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Preparing For a Test on Early American Explorers

By Margo Dill

Early explorers are often a unit of study in fifth grade social studies classes and middle school history classes. These early explorers are important to the development of the western world, and they paved the way for many discoveries. But how do you keep them all straight?

What Did These Explorers Do?

Here are a few early American explorers for you to know:

  • Christopher Columbus: Italian explorer who thought the world was round instead of flat. He tried to sail to India by going west, and he accidentally landed at North America.
  • Hernando de Soto:The first European to have discovered the Mississippi River
  • Amerigo Vespucci: He sailed to America after Columbus and was an Italian mapmaker. Many people believe America is named after him.
  • Juan Ponce de Leon: He was the first to name Florida and was Spanish. He is also associated with looking for the Fountain of Youth.
  • Henry Hudson: He was an English explorer who searched the region around New York City while he was looking for a western route to Asia through the Hudson River.
  • Jacques Cartier: He was French and went on three voyages to Canada. He was looking for a Northwest Passage to Asia. He named Canada.

Be Smart When Preparing for the Test

Your teacher probably sent home a study guide about early American explorers or told you the information you should understand for your social studies test. During review sessions, make sure you know the answers to the following questions. It will help you focus when you study explorers.

Do you need to know the exact years that the world explorers left for their voyages or landed in America? Are dates important?

  • Some teachers focus on dates, but many do not. Teachers want students to know which early explorers went first and influenced others, but you will not have to know the exact date that Magellan left for his voyage around the world. The fact to study is that he left after Christopher Columbus's voyage to prove the world was round.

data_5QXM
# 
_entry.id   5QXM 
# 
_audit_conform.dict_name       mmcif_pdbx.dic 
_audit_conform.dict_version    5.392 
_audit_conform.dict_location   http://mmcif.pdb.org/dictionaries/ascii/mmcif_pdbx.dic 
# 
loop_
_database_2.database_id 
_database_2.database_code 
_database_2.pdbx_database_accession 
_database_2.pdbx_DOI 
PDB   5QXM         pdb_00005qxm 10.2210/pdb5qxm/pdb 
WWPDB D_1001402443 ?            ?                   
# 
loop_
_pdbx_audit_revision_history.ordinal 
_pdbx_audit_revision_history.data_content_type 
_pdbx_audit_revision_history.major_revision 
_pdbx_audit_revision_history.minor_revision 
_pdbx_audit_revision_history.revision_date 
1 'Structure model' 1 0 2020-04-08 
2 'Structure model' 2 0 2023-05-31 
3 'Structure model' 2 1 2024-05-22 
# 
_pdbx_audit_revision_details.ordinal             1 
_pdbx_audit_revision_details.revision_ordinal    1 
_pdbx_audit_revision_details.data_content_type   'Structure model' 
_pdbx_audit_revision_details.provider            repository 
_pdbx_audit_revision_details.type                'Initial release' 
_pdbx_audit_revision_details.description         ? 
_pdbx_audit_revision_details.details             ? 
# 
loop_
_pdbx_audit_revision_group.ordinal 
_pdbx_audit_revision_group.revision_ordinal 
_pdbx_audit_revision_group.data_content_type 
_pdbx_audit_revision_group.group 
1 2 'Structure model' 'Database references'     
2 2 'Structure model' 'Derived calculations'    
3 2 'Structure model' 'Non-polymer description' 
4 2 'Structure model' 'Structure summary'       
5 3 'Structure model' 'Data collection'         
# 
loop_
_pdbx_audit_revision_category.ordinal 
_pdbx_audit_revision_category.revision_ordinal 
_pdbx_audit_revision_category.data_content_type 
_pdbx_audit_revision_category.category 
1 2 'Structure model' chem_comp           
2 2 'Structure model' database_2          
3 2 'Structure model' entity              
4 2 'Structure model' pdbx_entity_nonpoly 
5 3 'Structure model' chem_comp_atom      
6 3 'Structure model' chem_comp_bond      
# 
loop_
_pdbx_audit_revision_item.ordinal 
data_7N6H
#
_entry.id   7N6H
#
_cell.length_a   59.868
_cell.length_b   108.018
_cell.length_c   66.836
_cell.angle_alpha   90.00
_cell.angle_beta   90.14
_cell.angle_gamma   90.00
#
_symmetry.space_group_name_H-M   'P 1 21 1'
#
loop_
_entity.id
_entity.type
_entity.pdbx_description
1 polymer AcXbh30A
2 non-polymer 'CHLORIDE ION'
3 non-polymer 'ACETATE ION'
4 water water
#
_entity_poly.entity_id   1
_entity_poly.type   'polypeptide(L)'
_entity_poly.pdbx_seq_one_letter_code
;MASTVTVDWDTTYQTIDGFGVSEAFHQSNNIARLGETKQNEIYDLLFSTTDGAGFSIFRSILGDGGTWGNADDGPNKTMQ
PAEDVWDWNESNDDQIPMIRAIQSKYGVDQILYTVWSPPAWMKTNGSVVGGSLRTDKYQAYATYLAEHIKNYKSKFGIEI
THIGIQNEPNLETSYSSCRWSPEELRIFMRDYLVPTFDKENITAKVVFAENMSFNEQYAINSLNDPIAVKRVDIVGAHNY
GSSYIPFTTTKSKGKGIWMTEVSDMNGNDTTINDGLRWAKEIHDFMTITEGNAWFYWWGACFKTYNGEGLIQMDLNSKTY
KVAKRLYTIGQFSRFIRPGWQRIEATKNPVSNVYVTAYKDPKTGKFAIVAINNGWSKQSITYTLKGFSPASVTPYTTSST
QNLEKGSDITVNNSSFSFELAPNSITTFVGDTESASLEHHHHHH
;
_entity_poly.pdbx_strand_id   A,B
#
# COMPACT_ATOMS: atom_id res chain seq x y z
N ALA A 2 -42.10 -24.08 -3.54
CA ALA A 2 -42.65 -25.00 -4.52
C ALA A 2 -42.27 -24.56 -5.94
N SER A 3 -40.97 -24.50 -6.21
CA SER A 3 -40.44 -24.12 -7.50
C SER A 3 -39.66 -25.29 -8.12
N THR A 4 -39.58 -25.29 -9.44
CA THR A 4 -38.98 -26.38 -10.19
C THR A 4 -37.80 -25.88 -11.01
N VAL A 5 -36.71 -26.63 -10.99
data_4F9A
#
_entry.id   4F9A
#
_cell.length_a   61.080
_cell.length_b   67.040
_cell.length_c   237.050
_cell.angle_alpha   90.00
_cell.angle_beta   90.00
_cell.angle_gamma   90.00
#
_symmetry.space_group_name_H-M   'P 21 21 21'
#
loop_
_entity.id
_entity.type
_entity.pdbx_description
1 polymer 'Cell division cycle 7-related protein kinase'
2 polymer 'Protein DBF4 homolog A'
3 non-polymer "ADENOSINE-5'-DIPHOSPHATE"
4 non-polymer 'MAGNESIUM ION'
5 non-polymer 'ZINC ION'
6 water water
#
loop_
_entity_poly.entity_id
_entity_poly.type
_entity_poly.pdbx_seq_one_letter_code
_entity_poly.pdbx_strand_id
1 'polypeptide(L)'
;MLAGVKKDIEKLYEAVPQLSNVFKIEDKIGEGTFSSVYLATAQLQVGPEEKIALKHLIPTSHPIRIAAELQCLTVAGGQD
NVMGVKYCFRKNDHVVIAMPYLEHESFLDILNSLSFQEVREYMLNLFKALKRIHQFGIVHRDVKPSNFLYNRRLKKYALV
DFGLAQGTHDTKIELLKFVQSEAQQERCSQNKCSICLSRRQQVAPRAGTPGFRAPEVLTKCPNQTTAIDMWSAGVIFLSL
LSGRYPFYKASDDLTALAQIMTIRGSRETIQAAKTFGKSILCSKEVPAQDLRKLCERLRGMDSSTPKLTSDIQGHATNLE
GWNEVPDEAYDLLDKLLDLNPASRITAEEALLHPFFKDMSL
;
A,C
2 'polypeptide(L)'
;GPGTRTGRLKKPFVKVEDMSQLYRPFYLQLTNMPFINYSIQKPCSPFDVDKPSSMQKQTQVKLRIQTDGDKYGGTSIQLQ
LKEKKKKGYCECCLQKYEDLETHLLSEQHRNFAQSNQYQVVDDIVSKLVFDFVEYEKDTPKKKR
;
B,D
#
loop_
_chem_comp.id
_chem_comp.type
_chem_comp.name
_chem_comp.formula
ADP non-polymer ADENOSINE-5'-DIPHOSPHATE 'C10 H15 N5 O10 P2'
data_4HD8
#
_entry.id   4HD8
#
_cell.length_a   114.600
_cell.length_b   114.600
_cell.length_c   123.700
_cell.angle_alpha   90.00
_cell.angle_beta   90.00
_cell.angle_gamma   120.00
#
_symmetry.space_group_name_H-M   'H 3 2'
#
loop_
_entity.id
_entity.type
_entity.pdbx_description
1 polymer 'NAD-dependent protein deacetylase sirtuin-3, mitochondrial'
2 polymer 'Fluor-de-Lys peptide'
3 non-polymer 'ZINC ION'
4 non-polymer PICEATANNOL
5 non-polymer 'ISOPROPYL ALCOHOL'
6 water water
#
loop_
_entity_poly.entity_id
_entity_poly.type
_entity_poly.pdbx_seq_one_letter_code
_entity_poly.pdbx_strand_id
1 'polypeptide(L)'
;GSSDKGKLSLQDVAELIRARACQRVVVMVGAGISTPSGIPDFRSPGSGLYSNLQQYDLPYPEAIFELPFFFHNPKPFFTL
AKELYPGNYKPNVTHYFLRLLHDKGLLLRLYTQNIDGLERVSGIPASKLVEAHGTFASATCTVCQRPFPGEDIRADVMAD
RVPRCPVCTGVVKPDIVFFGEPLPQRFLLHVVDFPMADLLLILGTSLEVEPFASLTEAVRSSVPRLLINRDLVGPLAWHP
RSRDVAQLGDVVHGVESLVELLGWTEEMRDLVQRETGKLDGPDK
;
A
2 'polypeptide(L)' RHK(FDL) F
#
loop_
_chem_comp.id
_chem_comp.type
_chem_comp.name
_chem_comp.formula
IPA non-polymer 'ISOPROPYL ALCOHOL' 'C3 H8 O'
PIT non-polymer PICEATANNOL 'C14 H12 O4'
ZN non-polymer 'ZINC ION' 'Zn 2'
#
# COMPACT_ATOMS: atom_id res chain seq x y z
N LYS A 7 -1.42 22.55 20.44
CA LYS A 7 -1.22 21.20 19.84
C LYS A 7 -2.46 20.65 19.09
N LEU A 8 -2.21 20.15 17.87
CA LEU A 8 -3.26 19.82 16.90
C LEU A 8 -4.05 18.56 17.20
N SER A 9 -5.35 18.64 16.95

Do you need to know what countries each explorer sailed for and what land they claimed for that country?

  • This is an important concept when studying early explorers because you can still see the influences of France or Spain in certain parts of North and South America today. So, if your teacher wants you to know this geography, then you will want to spend some of your study time looking at a map and memorizing where explorers claimed land for their country instead of memorizing what date they sailed there. Remember when you are studying for a social studies test, you won't have to memorize everything you talked about in class. That is not an efficient use of your study time! This is why it is important to ask your teacher questions about the test.

What types of questions will be on the typical early American explorers' test? Will I have to match the name of an explorer to his voyage or task? Will there be fill-in-the-blank questions or multiple choice?

  • If your teacher can tell you about the questions on the test, this will also help you use your time efficiently when you study the early explorers. If you have to match names of explorers to their voyages on the test, then you will need to study these well, or you may easily mix them up since many explorers' names are similar. One of the best ways to study this information is with flash cards--the name of the explorer on one side and what he accomplished on the back. You can play this musical chairs study game to study for your history test.

Information to Consider

Studying about early American explorers might include knowing problems of early explorers and how they solved these problems. Again, read your study guide carefully and ask your social studies or history teacher questions about what information to expect on the test. If you need to know about early explorer's problems, it helps to make a list of as many as you can remember. Then read your textbook or study guide and add to your list. Finally, write down what solution each explorer and his crew used to solve that problem.